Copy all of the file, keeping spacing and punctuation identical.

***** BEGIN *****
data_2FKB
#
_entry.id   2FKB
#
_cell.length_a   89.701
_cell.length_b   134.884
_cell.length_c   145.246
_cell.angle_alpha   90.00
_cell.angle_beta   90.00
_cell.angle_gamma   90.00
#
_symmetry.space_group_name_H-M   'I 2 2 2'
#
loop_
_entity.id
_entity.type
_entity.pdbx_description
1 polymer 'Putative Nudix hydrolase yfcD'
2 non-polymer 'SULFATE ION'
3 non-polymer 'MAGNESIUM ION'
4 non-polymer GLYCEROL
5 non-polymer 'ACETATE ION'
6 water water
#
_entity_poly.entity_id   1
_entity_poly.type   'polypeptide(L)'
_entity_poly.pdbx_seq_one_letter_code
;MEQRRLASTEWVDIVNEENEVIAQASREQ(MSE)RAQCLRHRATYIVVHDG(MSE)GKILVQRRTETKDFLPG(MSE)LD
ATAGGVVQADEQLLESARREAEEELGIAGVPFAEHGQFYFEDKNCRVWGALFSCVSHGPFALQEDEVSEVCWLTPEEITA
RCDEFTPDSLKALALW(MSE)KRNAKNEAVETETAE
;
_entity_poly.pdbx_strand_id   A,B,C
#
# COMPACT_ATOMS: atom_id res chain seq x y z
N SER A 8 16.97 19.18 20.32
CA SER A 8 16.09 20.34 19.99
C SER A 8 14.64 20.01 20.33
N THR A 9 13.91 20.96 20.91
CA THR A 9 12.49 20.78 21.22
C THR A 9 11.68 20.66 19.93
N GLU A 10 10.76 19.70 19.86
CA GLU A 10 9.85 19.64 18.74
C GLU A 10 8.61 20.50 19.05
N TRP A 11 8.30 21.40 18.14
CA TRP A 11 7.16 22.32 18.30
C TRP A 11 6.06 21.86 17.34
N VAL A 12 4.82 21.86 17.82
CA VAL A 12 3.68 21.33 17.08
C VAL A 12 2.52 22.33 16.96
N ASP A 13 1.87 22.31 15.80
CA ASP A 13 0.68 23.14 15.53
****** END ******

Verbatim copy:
data_2FKB
#
_entry.id   2FKB
#
_cell.length_a   89.701
_cell.length_b   134.884
_cell.length_c   145.246
_cell.angle_alpha   90.00
_cell.angle_beta   90.00
_cell.angle_gamma   90.00
#
_symmetry.space_group_name_H-M   'I 2 2 2'
#
loop_
_entity.id
_entity.type
_entity.pdbx_description
1 polymer 'Putative Nudix hydrolase yfcD'
2 non-polymer 'SULFATE ION'
3 non-polymer 'MAGNESIUM ION'
4 non-polymer GLYCEROL
5 non-polymer 'ACETATE ION'
6 water water
#
_entity_poly.entity_id   1
_entity_poly.type   'polypeptide(L)'
_entity_poly.pdbx_seq_one_letter_code
;MEQRRLASTEWVDIVNEENEVIAQASREQ(MSE)RAQCLRHRATYIVVHDG(MSE)GKILVQRRTETKDFLPG(MSE)LD
ATAGGVVQADEQLLESARREAEEELGIAGVPFAEHGQFYFEDKNCRVWGALFSCVSHGPFALQEDEVSEVCWLTPEEITA
RCDEFTPDSLKALALW(MSE)KRNAKNEAVETETAE
;
_entity_poly.pdbx_strand_id   A,B,C
#
# COMPACT_ATOMS: atom_id res chain seq x y z
N SER A 8 16.97 19.18 20.32
CA SER A 8 16.09 20.34 19.99
C SER A 8 14.64 20.01 20.33
N THR A 9 13.91 20.96 20.91
CA THR A 9 12.49 20.78 21.22
C THR A 9 11.68 20.66 19.93
N GLU A 10 10.76 19.70 19.86
CA GLU A 10 9.85 19.64 18.74
C GLU A 10 8.61 20.50 19.05
N TRP A 11 8.30 21.40 18.14
CA TRP A 11 7.16 22.32 18.30
C TRP A 11 6.06 21.86 17.34
N VAL A 12 4.82 21.86 17.82
CA VAL A 12 3.68 21.33 17.08
C VAL A 12 2.52 22.33 16.96
N ASP A 13 1.87 22.31 15.80
CA ASP A 13 0.68 23.14 15.53